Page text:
As a certified airline dork, Pan Am aficionado, and world traveler, this is a special day. My first trans-Atlantic flight took place fourteen years after that first commercial flight and it was between those same two cities - New York JFK and London Heathrow - on a Pan Am 747 that looked every day of its fourteen years. I did not sleep a wink on that flight, as I wanted to take in every second on board the legendary Queen. Sure, she looked like she'd been rode hard and put away wet, but this was Pan Am on one its marquee routes. Sitting in Economy that night, I was a few rows back from the vaunted Clipper Class and I remember seeing through the occasional break in the red curtain that divided our cabins, the passengers being served multi-course meals, reclining back in their seats further than I thought possible, and saying to myself, "One day I'll travel that way."
I've been very fortunate to travel that way many times ever since. I've flown in the very front of that plane, in its upper deck, and even in a middle seat in the very last row (let's never, ever, ever speak of that atrocity again). The 747 made the world smaller for me. She has carried me to places like this:
London, Frankfurt, Chennai, Singapore, Hong Kong, Seoul, Shanghai, Manila, Sydney, Tokyo,
Honolulu, Los Angeles, San Francisco, Minneapolis, Chicago, Washington DC, New York City
As she carried me to all those places, I could not have imagined all the things that I would learn and experience. When I disembarked from that first transatlantic journey at 17, I had no idea that London would show me what a truly global city it is. In Tokyo, I discovered tastes that I never dreamed would cross my palette. In Manila, I discovered a people so full of kindness that I remember the lessons they taught me to this day. In Hong Kong, I found that a city truly is a living thing and there is nothing as vibrant as that great city. In Chennai, I discovered a people so layered in mystery and beauty that I still have difficulty articulating the experience to this day. In Sydney, I reveled in meat pies and did so with some of the friendliest, most adventerous people I've ever known. As I've traveled the world on the 747, I discovered a beautiful, diverse world full of stunning vistas, amazing cities, and people who prove that we are far more alike than we are different.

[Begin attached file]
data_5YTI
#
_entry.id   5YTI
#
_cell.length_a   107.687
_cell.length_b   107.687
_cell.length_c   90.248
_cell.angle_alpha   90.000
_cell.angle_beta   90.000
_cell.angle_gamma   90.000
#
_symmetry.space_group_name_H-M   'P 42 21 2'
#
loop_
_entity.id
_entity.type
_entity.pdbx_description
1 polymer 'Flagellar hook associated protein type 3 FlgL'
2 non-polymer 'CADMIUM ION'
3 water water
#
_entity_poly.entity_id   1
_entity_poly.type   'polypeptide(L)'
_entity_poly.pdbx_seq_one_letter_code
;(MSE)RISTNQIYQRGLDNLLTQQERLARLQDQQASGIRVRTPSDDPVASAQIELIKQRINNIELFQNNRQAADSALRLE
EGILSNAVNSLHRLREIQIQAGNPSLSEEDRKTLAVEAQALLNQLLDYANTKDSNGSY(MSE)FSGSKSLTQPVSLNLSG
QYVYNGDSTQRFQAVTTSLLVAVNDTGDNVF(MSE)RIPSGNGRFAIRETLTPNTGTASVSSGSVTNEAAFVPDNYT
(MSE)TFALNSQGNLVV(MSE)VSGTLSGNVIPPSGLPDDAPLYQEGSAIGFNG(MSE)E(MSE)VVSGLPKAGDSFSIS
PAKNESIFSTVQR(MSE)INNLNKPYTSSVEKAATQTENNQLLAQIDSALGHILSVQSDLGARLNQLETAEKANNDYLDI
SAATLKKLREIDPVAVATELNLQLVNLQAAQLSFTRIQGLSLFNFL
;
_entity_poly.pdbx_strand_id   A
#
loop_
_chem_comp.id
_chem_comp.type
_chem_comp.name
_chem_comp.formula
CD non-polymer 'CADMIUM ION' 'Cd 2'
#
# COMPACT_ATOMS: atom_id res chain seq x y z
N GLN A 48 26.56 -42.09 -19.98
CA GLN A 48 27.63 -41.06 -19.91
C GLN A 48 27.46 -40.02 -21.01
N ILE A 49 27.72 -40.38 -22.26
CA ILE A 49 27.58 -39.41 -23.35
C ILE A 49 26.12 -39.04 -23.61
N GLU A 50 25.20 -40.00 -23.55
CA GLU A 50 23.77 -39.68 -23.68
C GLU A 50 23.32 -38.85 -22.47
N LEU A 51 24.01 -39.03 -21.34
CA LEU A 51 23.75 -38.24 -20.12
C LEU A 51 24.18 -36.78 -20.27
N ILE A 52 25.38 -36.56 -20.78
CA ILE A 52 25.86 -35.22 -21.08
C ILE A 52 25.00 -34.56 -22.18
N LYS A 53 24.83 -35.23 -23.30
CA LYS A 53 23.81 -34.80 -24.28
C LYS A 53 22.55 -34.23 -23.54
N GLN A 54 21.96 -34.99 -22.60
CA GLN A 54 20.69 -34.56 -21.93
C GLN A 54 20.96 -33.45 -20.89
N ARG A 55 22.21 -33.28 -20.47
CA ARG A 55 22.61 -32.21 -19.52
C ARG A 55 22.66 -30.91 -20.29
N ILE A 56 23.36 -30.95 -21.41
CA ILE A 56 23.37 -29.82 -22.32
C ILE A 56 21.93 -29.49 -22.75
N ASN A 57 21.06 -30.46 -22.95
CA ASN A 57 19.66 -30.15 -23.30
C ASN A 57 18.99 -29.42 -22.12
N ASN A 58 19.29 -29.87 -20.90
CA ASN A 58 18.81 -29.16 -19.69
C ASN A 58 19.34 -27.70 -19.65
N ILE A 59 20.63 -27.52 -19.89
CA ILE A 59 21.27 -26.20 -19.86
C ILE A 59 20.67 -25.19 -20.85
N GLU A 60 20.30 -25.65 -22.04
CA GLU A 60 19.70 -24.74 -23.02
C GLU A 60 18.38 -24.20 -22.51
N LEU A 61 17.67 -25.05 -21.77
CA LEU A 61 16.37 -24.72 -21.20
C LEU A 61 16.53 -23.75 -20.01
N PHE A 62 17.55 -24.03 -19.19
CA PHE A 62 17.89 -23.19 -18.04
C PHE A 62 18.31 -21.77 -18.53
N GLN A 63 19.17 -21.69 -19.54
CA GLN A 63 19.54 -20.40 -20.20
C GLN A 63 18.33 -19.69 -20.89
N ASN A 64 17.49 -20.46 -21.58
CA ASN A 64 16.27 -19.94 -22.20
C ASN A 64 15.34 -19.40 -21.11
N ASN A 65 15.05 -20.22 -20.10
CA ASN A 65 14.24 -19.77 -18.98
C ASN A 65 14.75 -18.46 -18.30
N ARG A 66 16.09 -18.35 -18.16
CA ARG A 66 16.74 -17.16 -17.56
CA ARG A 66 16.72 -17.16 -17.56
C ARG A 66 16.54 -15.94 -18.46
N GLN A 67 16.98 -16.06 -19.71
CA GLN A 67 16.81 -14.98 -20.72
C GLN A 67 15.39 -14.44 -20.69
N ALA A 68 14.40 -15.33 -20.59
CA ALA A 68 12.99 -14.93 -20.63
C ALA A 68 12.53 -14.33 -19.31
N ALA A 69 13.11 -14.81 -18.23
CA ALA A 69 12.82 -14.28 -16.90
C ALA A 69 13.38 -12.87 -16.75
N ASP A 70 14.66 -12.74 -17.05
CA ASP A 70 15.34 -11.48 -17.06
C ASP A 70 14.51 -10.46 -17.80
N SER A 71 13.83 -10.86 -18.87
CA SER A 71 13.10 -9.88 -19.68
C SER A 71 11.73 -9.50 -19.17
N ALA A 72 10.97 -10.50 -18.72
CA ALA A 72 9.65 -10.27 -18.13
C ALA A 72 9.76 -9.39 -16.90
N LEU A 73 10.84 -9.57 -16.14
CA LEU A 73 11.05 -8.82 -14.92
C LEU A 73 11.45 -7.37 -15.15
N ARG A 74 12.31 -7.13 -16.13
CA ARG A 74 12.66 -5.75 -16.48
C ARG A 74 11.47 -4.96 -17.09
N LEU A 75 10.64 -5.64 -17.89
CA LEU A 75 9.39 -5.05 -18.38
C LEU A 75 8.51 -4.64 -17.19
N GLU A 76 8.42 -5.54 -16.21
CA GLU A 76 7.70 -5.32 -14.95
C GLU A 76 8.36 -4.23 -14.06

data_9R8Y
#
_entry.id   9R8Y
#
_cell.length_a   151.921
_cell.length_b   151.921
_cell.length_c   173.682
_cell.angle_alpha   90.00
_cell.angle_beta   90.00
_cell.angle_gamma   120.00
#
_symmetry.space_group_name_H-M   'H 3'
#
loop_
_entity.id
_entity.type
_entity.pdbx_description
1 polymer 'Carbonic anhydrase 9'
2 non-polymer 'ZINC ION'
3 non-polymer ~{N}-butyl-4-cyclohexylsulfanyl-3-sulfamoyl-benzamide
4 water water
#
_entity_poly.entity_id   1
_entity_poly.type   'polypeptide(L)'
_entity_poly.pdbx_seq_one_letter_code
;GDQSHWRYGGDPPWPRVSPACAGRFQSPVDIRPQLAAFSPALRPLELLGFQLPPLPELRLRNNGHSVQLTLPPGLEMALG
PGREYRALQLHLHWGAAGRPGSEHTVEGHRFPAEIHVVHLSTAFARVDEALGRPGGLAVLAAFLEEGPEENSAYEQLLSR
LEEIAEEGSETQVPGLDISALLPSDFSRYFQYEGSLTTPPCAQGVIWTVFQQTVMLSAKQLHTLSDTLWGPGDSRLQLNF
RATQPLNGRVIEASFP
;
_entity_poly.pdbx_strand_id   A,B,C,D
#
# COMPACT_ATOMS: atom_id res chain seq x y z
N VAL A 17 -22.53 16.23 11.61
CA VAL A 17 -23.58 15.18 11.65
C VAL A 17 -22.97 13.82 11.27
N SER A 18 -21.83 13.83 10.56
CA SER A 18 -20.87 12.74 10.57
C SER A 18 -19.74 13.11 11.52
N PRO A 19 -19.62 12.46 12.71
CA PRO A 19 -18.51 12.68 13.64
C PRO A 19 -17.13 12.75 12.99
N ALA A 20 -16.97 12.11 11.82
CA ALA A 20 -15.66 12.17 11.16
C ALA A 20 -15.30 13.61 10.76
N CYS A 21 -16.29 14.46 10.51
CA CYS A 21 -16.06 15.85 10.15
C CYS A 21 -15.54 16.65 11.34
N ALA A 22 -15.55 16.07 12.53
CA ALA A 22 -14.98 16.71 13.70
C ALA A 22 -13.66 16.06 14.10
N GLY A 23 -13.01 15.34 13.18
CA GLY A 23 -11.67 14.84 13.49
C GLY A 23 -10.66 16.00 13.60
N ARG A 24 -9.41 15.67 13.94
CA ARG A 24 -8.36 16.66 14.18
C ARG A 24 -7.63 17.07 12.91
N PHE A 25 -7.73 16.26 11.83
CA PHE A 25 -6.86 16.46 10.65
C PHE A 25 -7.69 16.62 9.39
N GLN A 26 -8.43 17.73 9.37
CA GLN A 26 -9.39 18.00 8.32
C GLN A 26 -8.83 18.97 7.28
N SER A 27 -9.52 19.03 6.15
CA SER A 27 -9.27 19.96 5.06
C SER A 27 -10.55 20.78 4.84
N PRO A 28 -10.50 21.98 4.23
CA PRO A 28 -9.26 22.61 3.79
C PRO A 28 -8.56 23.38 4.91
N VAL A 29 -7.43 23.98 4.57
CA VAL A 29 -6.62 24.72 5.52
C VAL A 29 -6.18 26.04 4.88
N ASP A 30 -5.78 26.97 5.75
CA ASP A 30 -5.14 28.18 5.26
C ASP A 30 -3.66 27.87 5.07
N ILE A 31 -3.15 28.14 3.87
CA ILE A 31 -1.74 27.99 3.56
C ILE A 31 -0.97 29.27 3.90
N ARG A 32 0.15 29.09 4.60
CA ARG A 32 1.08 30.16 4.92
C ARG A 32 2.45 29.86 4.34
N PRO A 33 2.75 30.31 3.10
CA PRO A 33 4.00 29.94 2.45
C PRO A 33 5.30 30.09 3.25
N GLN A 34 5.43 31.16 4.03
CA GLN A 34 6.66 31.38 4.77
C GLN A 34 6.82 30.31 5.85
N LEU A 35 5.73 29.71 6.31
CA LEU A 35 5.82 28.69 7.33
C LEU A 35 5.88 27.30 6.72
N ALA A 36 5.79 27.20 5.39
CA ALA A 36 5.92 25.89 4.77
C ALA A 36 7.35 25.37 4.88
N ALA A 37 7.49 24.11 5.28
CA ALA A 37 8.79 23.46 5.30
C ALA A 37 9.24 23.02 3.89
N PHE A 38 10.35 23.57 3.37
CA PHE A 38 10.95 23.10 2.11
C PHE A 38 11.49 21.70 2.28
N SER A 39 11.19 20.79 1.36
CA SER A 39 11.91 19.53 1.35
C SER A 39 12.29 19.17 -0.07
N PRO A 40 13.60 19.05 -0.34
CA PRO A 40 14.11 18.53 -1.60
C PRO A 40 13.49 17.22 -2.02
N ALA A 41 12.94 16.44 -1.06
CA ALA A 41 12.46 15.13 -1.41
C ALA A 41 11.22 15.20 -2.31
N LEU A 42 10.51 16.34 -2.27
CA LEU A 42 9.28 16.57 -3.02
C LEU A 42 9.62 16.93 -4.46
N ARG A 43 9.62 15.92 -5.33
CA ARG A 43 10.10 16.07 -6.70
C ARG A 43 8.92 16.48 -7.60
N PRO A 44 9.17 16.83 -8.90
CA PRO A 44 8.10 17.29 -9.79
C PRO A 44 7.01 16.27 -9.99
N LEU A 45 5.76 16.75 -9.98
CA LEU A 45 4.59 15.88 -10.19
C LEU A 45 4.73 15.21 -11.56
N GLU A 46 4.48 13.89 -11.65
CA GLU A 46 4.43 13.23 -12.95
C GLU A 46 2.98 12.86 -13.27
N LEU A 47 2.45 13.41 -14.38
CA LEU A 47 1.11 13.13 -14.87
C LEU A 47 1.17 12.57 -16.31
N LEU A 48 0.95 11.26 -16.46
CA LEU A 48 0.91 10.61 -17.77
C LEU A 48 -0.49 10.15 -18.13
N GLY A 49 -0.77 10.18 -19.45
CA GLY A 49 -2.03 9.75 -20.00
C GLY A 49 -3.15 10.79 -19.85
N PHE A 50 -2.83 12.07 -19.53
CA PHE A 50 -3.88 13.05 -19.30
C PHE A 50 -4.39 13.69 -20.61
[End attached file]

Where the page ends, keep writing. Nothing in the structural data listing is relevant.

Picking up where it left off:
That lesson, that we are far more alike than we are different, is one I am trying hard to remember as my own country is as polarized as it has ever been. It's amazing what a smile and a kind gesture can bring you when you are in another country and not able to speak the same language. It's been incredible to see what happens when you express a bit of interest in someone else's culture when traveling. Some of the most amazing meals of my life have happened by asking simple questions in a local market. Language and culture barriers collapse over the joy of shared meals.
I am forever grateful for the experiences I've had in this world, many of which were as a result of a flight on a 747. The airplane was, and is, amazing, but its the people in those places that plane carried me that have enriched my life. They taught me that our differences aren't so vast and that this world is a gift.
I need to remember that lesson right now and apply it to my fellow countrymen. Something tells me we're going to need to remember that something awful in the coming months and years.